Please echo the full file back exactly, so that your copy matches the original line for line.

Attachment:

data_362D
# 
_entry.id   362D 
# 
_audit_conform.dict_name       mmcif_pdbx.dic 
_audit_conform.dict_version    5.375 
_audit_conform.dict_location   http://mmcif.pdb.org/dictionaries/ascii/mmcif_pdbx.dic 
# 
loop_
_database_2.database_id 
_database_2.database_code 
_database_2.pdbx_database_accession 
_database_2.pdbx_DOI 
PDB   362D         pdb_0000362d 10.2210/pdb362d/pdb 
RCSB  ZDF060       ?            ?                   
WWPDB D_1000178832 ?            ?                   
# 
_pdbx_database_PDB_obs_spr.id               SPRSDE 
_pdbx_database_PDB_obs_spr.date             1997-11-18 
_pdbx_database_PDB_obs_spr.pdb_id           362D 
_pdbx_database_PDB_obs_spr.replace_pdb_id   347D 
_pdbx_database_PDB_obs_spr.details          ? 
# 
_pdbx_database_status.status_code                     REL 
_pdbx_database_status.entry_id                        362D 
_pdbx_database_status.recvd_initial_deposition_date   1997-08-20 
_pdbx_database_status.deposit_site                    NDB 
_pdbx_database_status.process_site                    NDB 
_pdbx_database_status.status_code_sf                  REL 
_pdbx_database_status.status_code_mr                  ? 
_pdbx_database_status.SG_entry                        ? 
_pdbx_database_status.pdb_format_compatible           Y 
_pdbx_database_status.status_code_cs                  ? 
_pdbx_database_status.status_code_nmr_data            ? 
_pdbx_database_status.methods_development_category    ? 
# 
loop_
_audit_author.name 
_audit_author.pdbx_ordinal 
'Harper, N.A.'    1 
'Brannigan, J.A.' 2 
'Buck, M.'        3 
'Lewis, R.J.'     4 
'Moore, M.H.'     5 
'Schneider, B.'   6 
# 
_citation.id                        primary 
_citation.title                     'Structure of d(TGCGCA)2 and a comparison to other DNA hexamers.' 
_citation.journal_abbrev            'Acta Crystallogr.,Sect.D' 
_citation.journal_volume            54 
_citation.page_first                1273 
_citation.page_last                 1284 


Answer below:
data_362D
# 
_entry.id   362D 
# 
_audit_conform.dict_name       mmcif_pdbx.dic 
_audit_conform.dict_version    5.375 
_audit_conform.dict_location   http://mmcif.pdb.org/dictionaries/ascii/mmcif_pdbx.dic 
# 
loop_
_database_2.database_id 
_database_2.database_code 
_database_2.pdbx_database_accession 
_database_2.pdbx_DOI 
PDB   362D         pdb_0000362d 10.2210/pdb362d/pdb 
RCSB  ZDF060       ?            ?                   
WWPDB D_1000178832 ?            ?                   
# 
_pdbx_database_PDB_obs_spr.id               SPRSDE 
_pdbx_database_PDB_obs_spr.date             1997-11-18 
_pdbx_database_PDB_obs_spr.pdb_id           362D 
_pdbx_database_PDB_obs_spr.replace_pdb_id   347D 
_pdbx_database_PDB_obs_spr.details          ? 
# 
_pdbx_database_status.status_code                     REL 
_pdbx_database_status.entry_id                        362D 
_pdbx_database_status.recvd_initial_deposition_date   1997-08-20 
_pdbx_database_status.deposit_site                    NDB 
_pdbx_database_status.process_site                    NDB 
_pdbx_database_status.status_code_sf                  REL 
_pdbx_database_status.status_code_mr                  ? 
_pdbx_database_status.SG_entry                        ? 
_pdbx_database_status.pdb_format_compatible           Y 
_pdbx_database_status.status_code_cs                  ? 
_pdbx_database_status.status_code_nmr_data            ? 
_pdbx_database_status.methods_development_category    ? 
# 
loop_
_audit_author.name 
_audit_author.pdbx_ordinal 
'Harper, N.A.'    1 
'Brannigan, J.A.' 2 
'Buck, M.'        3 
'Lewis, R.J.'     4 
'Moore, M.H.'     5 
'Schneider, B.'   6 
# 
_citation.id                        primary 
_citation.title                     'Structure of d(TGCGCA)2 and a comparison to other DNA hexamers.' 
_citation.journal_abbrev            'Acta Crystallogr.,Sect.D' 
_citation.journal_volume            54 
_citation.page_first                1273 
_citation.page_last                 1284 